With Thanksgiving coming up our Bread Bakers group decided that this month we were going to make Thanksgiving Dinner Bread. I don’t know about anyone else’s family, but in my family Thanksgiving means rolls. Speaking of Thanksgiving rolls, we have a funny “tradition” in our house. Every year my mom puts the store bought dinner rolls into the oven when she thinks she’s ready to serve dinner. Inevitably about 20 minutes later one of my family members asks what is burning. Mom swears, opens the oven, and finds the rolls with the bottoms burned…EVERY.SINGLE.YEAR. I’m not kidding. My husband even jokes that Thanksgiving dinner isn’t ready until the rolls are burned.
Most years for Thanksgiving I make the dessert. While I’ll still make dessert this year, I think I’m also going to make these simple no knead dinner rolls. This recipe is for 9 rolls in a cake pan but it’s easily doubled into 18 rolls in a 9 x 13 pan. I like to make these rolls because they are so easy. There’s no kneading involved. It’s simply mixing in the mixer. The dough still has to double in size two times, but it’s an easy rise that only takes about an hour for each one.
The rolls themselves end up fluffy in the middle and golden around the outside. They are fabulous with butter and jelly. I like that they are hearty enough to stand up to the Thanksgiving gravy. They are even good for a small turkey sandwich the day after Thanksgiving.
- 2 c. warm water
- 2 packages dry active yeast
- 2 T. sugar
- 2 T. honey
- 4 T. butter, melted
- 2 eggs, lightly beaten
- 2 t. sea salt
- 6 c. flour (I like using 3 cups all-purpose and 3 cups of 8 grain blend)
- Pour the warm water into a large bowl. Sprinkle with the yeast and allow to sit for 5 minutes.
- Add the sugar, honey, butter, eggs, and salt and whisk to combine.
- Stir in the flour 1 cup at a time until it is incorporated into the mixture and forms a sticky dough. Brush the top of the dough with melted butter and cover the bowl. Allow dough to rise for 1 hour or until doubled.
- Turn dough out onto a floured surface. Roll into a lough rope and cut dough into 18 equal pieces. Take each piece of dough and flatten it with your palm, folding the edges to the center.
- Brush 9 x 13 pan with butter. Flip the dough over and place in pan seam side down.
- Cover pan with plastic wrap and allow to rise 45 minutes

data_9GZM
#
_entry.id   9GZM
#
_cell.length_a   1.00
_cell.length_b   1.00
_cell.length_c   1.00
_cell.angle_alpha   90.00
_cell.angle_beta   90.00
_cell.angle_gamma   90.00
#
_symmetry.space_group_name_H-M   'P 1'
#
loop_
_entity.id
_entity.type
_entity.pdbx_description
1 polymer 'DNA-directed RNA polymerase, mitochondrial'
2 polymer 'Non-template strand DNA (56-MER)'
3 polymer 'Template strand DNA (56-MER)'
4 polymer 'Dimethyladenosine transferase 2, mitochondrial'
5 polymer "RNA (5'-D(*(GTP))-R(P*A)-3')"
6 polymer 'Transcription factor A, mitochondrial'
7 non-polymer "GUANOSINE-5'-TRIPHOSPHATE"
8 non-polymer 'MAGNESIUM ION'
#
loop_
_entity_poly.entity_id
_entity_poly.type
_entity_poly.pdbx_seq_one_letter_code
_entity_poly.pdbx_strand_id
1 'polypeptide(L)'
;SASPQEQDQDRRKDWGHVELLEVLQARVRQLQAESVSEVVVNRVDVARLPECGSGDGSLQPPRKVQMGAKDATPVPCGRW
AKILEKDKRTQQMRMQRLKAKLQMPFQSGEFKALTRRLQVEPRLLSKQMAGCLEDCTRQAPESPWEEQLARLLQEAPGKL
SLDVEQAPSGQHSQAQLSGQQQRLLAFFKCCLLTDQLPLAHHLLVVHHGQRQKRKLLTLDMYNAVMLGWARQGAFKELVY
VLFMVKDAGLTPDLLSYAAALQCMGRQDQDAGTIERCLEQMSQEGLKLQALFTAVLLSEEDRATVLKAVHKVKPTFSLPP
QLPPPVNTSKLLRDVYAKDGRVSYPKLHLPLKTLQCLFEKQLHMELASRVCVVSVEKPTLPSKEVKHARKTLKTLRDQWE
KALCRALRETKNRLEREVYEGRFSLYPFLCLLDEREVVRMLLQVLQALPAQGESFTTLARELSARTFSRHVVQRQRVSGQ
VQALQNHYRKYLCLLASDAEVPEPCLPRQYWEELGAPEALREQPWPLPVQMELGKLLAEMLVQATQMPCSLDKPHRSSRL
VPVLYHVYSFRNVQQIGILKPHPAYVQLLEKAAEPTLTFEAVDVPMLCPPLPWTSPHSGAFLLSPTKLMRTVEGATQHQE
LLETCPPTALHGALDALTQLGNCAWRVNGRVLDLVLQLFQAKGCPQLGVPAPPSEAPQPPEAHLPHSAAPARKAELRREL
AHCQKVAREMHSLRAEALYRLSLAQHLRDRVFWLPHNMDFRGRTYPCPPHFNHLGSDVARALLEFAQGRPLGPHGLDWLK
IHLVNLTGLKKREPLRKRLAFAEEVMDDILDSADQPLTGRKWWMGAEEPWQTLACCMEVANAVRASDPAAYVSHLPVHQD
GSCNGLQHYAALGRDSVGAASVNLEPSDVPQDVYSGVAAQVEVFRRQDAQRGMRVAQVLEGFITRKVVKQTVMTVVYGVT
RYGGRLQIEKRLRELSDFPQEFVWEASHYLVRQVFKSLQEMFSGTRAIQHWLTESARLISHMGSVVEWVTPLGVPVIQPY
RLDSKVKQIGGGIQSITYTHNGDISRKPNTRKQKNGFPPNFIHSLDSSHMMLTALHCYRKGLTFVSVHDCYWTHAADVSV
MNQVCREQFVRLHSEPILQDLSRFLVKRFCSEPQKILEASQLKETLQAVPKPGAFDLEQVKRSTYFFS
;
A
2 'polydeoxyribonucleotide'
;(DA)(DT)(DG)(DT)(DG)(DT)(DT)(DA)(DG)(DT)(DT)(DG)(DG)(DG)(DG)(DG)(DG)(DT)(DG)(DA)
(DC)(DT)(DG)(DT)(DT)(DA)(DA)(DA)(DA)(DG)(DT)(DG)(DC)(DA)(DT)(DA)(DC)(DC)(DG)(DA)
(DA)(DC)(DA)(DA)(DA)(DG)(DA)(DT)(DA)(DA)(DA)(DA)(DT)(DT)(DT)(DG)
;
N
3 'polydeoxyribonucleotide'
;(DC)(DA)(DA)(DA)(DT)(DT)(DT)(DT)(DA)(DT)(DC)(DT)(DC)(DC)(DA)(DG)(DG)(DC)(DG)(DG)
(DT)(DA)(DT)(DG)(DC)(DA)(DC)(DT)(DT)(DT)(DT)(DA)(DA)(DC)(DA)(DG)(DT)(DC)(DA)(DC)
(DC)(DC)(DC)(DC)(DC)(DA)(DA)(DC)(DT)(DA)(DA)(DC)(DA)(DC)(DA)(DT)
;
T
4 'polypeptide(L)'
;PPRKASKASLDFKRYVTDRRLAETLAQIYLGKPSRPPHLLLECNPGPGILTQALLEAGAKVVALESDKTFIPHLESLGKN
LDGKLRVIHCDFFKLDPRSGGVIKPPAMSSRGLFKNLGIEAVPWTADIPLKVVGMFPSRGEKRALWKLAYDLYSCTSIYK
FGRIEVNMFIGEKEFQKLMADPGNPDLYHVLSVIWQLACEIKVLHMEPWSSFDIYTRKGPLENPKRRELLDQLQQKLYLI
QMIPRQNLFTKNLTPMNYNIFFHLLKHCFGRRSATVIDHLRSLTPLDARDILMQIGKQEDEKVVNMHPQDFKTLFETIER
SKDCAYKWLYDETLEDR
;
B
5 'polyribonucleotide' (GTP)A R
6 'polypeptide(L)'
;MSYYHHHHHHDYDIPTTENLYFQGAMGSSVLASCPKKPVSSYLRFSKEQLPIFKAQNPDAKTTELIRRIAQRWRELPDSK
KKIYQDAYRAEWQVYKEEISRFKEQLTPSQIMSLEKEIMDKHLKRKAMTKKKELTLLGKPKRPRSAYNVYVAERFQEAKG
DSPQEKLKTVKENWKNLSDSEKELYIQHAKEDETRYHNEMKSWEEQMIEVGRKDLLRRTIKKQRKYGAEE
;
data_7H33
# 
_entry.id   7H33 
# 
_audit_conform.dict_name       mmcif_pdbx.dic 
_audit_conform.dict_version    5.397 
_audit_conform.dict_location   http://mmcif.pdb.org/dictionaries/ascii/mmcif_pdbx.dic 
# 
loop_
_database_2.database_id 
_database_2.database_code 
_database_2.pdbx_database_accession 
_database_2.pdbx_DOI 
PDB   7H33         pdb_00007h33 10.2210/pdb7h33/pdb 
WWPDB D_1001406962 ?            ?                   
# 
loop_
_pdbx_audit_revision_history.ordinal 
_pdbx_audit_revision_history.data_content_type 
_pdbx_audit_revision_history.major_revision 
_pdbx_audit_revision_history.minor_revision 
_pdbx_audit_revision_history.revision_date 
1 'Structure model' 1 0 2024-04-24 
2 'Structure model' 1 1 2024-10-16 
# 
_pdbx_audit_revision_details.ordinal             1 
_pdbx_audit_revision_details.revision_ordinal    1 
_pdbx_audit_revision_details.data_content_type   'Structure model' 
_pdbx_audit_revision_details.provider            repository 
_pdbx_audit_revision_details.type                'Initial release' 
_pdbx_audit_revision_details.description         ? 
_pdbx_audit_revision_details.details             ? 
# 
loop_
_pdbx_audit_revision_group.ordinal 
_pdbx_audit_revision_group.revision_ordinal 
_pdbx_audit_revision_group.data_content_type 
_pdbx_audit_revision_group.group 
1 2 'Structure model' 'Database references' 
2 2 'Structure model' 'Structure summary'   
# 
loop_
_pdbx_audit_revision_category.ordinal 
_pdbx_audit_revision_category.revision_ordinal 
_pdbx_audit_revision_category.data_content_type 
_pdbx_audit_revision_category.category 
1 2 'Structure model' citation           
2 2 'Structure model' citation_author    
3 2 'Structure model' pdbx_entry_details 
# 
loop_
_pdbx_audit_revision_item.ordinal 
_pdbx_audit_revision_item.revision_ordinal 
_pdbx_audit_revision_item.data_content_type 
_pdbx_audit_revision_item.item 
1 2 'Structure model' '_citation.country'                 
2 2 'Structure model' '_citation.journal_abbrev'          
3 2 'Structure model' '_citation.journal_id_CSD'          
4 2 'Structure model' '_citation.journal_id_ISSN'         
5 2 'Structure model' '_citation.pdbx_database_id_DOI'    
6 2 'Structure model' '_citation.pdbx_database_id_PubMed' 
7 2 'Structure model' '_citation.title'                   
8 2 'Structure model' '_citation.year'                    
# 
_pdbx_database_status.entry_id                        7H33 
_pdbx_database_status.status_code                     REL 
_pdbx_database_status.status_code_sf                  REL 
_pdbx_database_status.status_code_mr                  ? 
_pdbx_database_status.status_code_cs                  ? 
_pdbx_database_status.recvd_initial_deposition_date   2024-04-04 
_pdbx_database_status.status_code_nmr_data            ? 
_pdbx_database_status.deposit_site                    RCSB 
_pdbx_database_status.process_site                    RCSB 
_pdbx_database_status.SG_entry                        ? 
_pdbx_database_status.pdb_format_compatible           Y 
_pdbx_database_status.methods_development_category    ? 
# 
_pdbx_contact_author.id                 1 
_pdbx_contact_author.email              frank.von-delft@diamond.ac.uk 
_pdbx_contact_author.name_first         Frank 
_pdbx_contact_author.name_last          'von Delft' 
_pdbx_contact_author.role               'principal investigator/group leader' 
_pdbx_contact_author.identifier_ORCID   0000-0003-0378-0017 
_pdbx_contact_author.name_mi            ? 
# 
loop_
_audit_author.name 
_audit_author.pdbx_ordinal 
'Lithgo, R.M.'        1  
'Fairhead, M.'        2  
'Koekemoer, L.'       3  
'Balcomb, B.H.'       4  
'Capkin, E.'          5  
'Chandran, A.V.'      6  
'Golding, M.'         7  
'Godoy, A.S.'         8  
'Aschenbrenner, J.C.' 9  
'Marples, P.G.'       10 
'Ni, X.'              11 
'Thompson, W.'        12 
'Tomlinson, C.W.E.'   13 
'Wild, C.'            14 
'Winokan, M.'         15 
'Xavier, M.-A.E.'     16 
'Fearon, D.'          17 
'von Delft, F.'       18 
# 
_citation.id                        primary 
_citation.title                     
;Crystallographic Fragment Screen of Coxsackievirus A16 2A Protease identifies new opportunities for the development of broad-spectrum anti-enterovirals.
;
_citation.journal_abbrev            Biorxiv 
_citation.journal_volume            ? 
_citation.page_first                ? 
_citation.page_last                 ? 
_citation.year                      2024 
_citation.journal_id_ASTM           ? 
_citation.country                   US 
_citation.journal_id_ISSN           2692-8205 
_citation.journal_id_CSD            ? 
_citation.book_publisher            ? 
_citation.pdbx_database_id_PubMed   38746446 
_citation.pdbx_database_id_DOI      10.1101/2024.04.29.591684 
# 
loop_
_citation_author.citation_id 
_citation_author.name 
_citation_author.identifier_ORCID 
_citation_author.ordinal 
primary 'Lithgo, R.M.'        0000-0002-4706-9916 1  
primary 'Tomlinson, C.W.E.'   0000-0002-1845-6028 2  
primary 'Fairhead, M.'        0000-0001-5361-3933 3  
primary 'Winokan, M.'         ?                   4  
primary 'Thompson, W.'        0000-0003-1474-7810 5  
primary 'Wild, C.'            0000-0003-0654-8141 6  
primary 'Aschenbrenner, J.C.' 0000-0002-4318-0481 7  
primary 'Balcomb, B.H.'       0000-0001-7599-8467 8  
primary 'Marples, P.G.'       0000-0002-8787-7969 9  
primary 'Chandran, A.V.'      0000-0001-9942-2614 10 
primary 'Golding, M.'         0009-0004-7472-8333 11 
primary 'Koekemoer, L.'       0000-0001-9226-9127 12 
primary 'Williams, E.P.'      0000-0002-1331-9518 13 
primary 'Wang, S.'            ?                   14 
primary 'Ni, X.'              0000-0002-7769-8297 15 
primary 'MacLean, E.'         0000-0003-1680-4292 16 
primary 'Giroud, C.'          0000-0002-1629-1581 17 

- Preheat oven to 400 degrees. Remove plastic wrap, brush rolls with butter, and bake for 30-40 minutes or until golden brown and rolls sound hollow when tapped.
- Remove from oven, pull apart, and serve warm.
See the other Thanksgiving Breads:
- Brown Butter Sage Biscuits by Sophia at Sweet Cinnamon & Honey
- Butterflake Rolls by Anshie at Spice Roots
- Buttermilk Rolls by Renee at Magnolia Days
- Cast Iron Parker House Rolls by Veronica at My Catholic Kitchen
- Cheese & Mustard Pull Apart Bread by Laura at Baking in Pyjamas
- Classic Anise Dinner Rolls by Kathya at Basic N Delicious
- Crusty French Bread Rolls by Robin at A Shaggy Dough Story
- Gruyère Gougères by Nicole at The 2nd 35 Years
- No Knead Dinner Rolls by Heather at Hezzi-D’s Books and Cooks
- Parker House Rolls by Tara at Noshing With The Nolands
- Parmesan Garlic Knots by Lauren at From Gate to Plate
- Pumpkin and Rosemary Bread by Rocío at kids&chic
- Pumpkin Pani Popo by Kelly at Passion Kneaded
- Pumpkin, Sage & Cheddar Pull Apart Rolls by Mireille at Chef Mireille’s East West Realm
- Overnight Rosemary Rolls by Holly at A Baker’s House
- Soft and Tender Dinner Rolls by Stacy at Food Lust People Love
- Sourdough Cornbread Rolls with Sage by Karen at Karen’s Kitchen Stories
- Sweet Potato Rolls by Cindy at Cindy’s Recipes and Writings
- Tomato Herb Loaves by Camilla at Culinary Adventures with Camilla
- Zopf – Braided Swiss Milk Bread by Carola at En la Cocina de Caro
#BreadBakers is a group of bread loving bakers who get together once a month to bake bread with a common ingredient or theme. Follow our Pinterest board right here. Links are also updated each month on this home page.
We take turns hosting each month and choosing the theme/ingredient.
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